Kasabian’s Sergio Pizzorno Talks Dubstep, Death Grips, & Tripping Out
Although Kasabian started only six years after Oasis, Kasabian’s career trajectory has been markedly more difficult. While U.K. audiences and critics from all over the world have lauded Kasabian, the band is just starting to get their mainstream footing in the States with Velociraptor!
Main songwriter and guitarist Sergio Pizzorno said in an exclusive interview with KROQ/Los Angeles that it’s a lot easier to get heard in England because the country is so small and there are only a few key stations. A spin on the radio is heard by everyone and it accelerates the process.
“Small things can suddenly rise a lot faster. Whereas in America, it’s hard work,” Pizzorno explained, alluding to the vast geographic scope of the United States. “You play a great gig in Seattle, and then you go to Portland, which is close, and it won’t be anywhere as good and you can’t really work out what’s happened in a few hundred miles. There’s just more of everything.”
More of everything including rock bands, which Pizzorno said there’s a “barren patch” of in the United Kingdom despite Kasabian’s own “amalgamation of late 60’s garage with an electronic element.”
At Coachella, Kasabian was wedged in the middle of a veritable rave tent and some druggy hip-hop; Pizzorno thought that was perfect given that he’s always been into an electronic sound. Although he “loves the Rolling Stones,” the songwriter grew up listening to bands like Tangerine Dream, Can, Neu!, and Krautrock, saying that Boards of Canada was his “biggest influence on that kind of level.”
“I’m trying to merge the two somehow,” Pizzorno continued, talking about the how “powerful” dance music is. “Especially like dubstep. It’s kind of huge. When it hits, it’s like Rage Against the Machine power. This music drops, and it’s like f**king heavy metal but really heavy metal. You get this weird combination of mosh pit and dance heads. It’s sort of amazing, actually.”
Perceptions be damned; the hard-rocking Kasabian has always had a foot in the electronic and hip-hop scene. Dan the Automator worked on Velociraptor! and Pizzorno confessed that some of the modern music that’s currently inspiring him includes experimental hip-hop project Death Grips whom he said are “so grimy that some it just hurts.”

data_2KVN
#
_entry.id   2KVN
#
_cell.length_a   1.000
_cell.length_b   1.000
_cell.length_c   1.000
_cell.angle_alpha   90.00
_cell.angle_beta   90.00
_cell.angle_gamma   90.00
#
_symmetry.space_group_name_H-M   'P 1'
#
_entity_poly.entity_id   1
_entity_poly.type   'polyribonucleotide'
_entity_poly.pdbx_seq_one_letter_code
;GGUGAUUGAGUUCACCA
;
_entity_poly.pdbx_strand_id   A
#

“I’ve heard this tune by Death Grips called ‘Guillotine’ and it’s just like torn me in bits. I’d never heard anything quite like it,” said Pizzorno excitedly, admitting that he’s “loosely” working on new music. “As soon as I heard it, I wanted to get in the studio. Whether that’ll come across in the new tunes, I don’t know. I’m just listening to that and going ‘Wow, what is that?.’ It’s incredible when you get those moments.”
Pizzorno also said that Azealia Banks’ flow on her smash hit “212” totally “bends his head.” “I try and work out the melody on that and I don’t know where to start,” Pizzorno confided. “I can’t get near it, it’s just great.”
Both Death Grips and Azealia Banks are known for their “trippy” vibe, something that Kasabian has mastered themselves over the last decade.
“I think naturally that’s where my head’s at. I’ve always like trippiness,” said Pizzorno. “I’m attracted to that. I think I like the idea of losing your mind. That’s always been where my head’s at. I’ve always kind of loved music that’s tripped me out. I’m also into powerful, direct music, but there’s certainly for the most part I like to just sort of float around.”
Which makes sense because when asked what his preferred political climate would be, Pizzorno quipped, “mushroom taker.”
“I’m definitely into the more spiritual side of life. Let’s all have a few mushrooms, have a little campfire, and we’re done really. Then again, that’s not going to work is it? It would be great for like a week but then it would get messy.”
–Nadia Noir, CBS Radio Los Angeles